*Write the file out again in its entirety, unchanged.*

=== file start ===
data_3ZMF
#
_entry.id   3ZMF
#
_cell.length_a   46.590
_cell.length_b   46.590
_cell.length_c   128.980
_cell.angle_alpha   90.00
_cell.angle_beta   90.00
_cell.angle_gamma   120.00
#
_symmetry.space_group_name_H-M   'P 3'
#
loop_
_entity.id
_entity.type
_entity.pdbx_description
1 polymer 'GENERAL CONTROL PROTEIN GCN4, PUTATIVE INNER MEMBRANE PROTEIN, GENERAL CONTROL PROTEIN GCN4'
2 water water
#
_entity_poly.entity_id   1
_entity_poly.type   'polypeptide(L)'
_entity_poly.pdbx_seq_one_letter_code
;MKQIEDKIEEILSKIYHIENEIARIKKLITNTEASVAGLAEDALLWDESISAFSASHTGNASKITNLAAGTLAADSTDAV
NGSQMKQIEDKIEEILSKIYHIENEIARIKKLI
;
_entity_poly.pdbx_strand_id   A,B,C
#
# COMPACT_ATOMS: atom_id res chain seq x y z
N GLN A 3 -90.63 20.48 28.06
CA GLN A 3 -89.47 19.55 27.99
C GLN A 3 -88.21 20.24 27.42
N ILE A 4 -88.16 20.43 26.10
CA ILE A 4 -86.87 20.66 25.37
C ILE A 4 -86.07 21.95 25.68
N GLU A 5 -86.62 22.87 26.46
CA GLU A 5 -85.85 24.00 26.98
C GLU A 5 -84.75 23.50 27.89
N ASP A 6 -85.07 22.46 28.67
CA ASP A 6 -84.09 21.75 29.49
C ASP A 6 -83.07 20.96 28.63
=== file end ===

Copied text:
data_3ZMF
#
_entry.id   3ZMF
#
_cell.length_a   46.590
_cell.length_b   46.590
_cell.length_c   128.980
_cell.angle_alpha   90.00
_cell.angle_beta   90.00
_cell.angle_gamma   120.00
#
_symmetry.space_group_name_H-M   'P 3'
#
loop_
_entity.id
_entity.type
_entity.pdbx_description
1 polymer 'GENERAL CONTROL PROTEIN GCN4, PUTATIVE INNER MEMBRANE PROTEIN, GENERAL CONTROL PROTEIN GCN4'
2 water water
#
_entity_poly.entity_id   1
_entity_poly.type   'polypeptide(L)'
_entity_poly.pdbx_seq_one_letter_code
;MKQIEDKIEEILSKIYHIENEIARIKKLITNTEASVAGLAEDALLWDESISAFSASHTGNASKITNLAAGTLAADSTDAV
NGSQMKQIEDKIEEILSKIYHIENEIARIKKLI
;
_entity_poly.pdbx_strand_id   A,B,C
#
# COMPACT_ATOMS: atom_id res chain seq x y z
N GLN A 3 -90.63 20.48 28.06
CA GLN A 3 -89.47 19.55 27.99
C GLN A 3 -88.21 20.24 27.42
N ILE A 4 -88.16 20.43 26.10
CA ILE A 4 -86.87 20.66 25.37
C ILE A 4 -86.07 21.95 25.68
N GLU A 5 -86.62 22.87 26.46
CA GLU A 5 -85.85 24.00 26.98
C GLU A 5 -84.75 23.50 27.89
N ASP A 6 -85.07 22.46 28.67
CA ASP A 6 -84.09 21.75 29.49
C ASP A 6 -83.07 20.96 28.63